Were these theater tickets just a scam?

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By Christopher Elliott

Donna Sandfort has a feeling that she recently was hit with a scam after she bought some theater tickets. When the venue suddenly canceled her tickets, she expected a refund. But there’s a third party involved and that complicated things.


I recently purchased four tickets to “The Book of Mormon” at the Kimmel Center/Academy of Music for the Performing Arts in Philadelphia using my Barclays Mastercard. I did not realize that I purchased these tickets from TicketOffices com, a seller that represented itself as an authorized sales agent for the venue.

Ticketoffices com is not actually authorized to sell tickets for this venue. So the Kimmel Center canceled the tickets. We felt we were scammed by the seller and reported this to Barclays, seeking protection.

I received a letter from Barclays stating that it had concluded the investigation. They determined that we were not responsible for the reported fraudulent activity. Barclays returned the funds to our account.

I proceeded to purchase four valid tickets directly from the Kimmel Center for the play.

A few weeks later, Barclays reversed its position. This time Barclays stated that the tickets weren’t a scam and the charge was returned to my account.

I appealed the decision in writing. But Barclays bank sided with TicketOffices com, saying it did indeed sell valid tickets, and that the fact that the Kimmel Center canceled the tickets — means my recourse is with the Kimmel Center, not with Ticketoffices com

Please let me know what recourse I have. I’ve paid $690 for four tickets that have no value. — Donna Sandfort, Philadelphia

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TicketOffices com should have sold you valid tickets to “The Book of Mormon.” But according to the Kimmel Center, the tickets you bought through TicketOffices com were not valid.

Your credit card company should have quickly reversed the charges — and kept them reversed. The Fair Credit Billing Act protects you against charges for goods and services you didn’t accept or that weren’t delivered as agreed.

As I review the paper trail between you and your bank, I can see the problem. When you put a purchase in dispute, a credit card company issues a temporary credit, pending its investigation. After the investigation wraps up, that credit either becomes permanent or the charge gets reinstated.

It’s unusual to have your event tickets canceled by a venue. Most tickets sold through a third party (even TicketOffices com) are valid. It’s not clear why the Kimmel Center canceled yours. But when it did, TicketOffices com should have offered a quick refund or purchased valid tickets on your behalf. (Related: Banks, airlines deserve no credit for card tricks.)

You shouldn’t have ever needed to file a credit card dispute. When that went sideways, you could have appealed your case to one of the Barclaycard executives we list in our database.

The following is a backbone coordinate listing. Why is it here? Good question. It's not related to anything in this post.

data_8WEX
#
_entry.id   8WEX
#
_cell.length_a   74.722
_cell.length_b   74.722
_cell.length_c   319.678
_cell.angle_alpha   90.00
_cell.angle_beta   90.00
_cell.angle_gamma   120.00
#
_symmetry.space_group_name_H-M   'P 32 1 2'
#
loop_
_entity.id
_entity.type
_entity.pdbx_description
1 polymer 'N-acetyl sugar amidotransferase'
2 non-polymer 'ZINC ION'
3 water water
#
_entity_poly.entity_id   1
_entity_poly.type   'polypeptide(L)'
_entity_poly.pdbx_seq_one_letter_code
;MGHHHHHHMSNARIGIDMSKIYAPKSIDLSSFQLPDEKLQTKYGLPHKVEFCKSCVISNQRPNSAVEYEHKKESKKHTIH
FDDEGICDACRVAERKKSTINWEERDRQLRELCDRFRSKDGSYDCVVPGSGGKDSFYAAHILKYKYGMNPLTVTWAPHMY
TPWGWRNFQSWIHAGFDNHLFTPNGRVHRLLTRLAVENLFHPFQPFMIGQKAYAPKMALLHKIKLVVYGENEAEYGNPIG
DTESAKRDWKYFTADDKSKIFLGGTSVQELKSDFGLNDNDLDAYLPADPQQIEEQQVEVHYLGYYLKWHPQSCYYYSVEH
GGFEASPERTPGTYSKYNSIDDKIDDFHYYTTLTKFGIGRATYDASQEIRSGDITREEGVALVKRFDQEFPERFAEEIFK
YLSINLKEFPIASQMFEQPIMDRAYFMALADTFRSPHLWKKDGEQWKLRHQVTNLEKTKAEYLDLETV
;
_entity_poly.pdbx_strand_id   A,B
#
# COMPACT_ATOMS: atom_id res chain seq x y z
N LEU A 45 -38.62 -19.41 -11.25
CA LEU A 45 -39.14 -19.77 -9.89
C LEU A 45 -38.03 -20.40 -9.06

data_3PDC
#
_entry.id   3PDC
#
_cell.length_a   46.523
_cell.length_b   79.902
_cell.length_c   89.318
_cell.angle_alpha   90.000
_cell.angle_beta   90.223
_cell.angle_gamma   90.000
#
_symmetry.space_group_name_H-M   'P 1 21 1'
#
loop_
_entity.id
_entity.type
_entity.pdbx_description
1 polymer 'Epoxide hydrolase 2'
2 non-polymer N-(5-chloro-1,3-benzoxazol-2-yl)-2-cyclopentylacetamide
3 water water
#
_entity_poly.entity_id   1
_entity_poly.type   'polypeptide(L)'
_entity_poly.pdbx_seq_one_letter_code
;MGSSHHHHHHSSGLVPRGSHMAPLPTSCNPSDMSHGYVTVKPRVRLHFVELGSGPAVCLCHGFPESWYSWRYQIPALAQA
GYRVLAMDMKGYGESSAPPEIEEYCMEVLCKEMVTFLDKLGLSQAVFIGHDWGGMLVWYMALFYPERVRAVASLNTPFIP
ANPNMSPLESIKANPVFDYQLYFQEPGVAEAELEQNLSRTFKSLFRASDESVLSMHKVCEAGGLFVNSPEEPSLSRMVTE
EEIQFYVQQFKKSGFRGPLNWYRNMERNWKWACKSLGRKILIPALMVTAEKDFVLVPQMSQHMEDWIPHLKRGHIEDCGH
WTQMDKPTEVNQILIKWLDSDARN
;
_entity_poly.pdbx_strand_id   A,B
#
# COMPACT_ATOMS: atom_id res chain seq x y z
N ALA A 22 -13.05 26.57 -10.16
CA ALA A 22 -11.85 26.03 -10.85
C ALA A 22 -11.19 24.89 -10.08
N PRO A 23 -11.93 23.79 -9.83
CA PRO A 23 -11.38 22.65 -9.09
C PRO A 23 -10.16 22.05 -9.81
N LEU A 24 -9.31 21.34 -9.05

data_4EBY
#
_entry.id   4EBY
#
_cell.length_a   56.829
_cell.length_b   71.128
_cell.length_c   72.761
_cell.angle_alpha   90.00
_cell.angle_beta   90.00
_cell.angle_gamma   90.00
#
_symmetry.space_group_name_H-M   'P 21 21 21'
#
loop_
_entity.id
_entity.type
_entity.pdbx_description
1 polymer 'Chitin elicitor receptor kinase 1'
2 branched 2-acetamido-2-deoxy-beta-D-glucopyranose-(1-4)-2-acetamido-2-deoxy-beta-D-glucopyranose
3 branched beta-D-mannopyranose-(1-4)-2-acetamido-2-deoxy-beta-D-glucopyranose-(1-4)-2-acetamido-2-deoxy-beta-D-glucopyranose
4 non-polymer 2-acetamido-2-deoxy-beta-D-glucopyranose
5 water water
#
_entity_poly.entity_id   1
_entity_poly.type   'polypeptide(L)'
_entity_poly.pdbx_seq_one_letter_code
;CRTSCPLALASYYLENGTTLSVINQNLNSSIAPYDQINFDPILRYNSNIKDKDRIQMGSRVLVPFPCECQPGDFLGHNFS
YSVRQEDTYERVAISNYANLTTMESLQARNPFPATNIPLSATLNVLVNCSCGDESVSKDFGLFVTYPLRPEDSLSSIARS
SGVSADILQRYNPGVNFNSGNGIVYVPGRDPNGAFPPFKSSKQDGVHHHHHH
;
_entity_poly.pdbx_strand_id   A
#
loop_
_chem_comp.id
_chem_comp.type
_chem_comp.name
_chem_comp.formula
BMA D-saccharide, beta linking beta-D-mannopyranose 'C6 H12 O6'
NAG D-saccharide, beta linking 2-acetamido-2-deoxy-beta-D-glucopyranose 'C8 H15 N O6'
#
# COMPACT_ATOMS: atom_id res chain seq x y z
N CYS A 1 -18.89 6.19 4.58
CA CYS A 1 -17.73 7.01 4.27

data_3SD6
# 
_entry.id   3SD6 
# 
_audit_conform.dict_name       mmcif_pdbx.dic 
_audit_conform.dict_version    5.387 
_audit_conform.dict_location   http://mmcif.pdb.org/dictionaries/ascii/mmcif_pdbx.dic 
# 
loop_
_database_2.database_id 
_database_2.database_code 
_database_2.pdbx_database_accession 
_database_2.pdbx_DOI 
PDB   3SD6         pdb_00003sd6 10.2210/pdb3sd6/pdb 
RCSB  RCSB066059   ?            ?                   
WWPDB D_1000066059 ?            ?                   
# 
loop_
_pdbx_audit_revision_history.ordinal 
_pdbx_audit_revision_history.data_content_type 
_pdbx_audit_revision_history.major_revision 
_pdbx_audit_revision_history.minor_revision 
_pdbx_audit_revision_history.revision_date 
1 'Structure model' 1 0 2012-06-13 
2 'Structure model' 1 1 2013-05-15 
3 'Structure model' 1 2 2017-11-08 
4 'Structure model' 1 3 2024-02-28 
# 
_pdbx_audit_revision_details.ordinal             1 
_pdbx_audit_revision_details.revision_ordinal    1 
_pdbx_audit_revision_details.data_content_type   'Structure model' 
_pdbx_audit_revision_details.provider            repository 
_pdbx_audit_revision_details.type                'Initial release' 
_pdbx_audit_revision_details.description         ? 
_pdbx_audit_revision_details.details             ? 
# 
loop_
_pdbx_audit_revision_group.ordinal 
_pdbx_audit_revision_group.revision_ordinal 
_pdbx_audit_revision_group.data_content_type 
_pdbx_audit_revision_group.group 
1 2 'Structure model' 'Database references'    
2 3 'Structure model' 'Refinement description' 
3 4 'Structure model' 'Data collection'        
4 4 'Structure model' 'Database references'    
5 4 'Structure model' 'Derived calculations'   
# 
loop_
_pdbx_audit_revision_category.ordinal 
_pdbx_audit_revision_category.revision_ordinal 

Were these scam tickets or not?

I contacted the Kimmel Center and asked if you had purchased scam tickets or not.

“The Kimmel Center deeply regrets a fraudulent ticketing agency has misled Ms. Sanfort,” a representative told me. “Unfortunately, this happens a lot in our industry and, as a non-profit organization, the Kimmel Center for the Performing Arts feels the negative effects of these unscrupulous business practices all too often.”

The Kimmel Center says its official ticketing agency, Ticket Philadelphia, credited the account of the fraudulent ticket broker and had a record of this refund. “Therefore, Barclays Bank should reverse the charges,” she says. (Here’s how to fix your own consumer problems.)

The Kimmel Center contacted Barclays bank in an attempt to secure a refund for you, but it, too, failed. You then contacted every single Barclays executive listed in the Elliott Advocacy company contacts database. Barclays still refused to overturn its decision.

Finally, you appealed to TicketOffices.com, which finally agreed to refund your tickets.

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Christopher Elliott

Christopher Elliott is the founder of Elliott Advocacy, a 501(c)(3) nonprofit organization that empowers consumers to solve their problems and helps those who can't. He's the author of numerous books on consumer advocacy and writes three nationally syndicated columns. He also publishes the Elliott Report, a news site for consumers, and Elliott Confidential, a critically acclaimed newsletter about customer service. If you have a consumer problem you can't solve, contact him directly through his advocacy website. You can also follow him on X, Facebook, and LinkedIn, or sign up for his daily newsletter.

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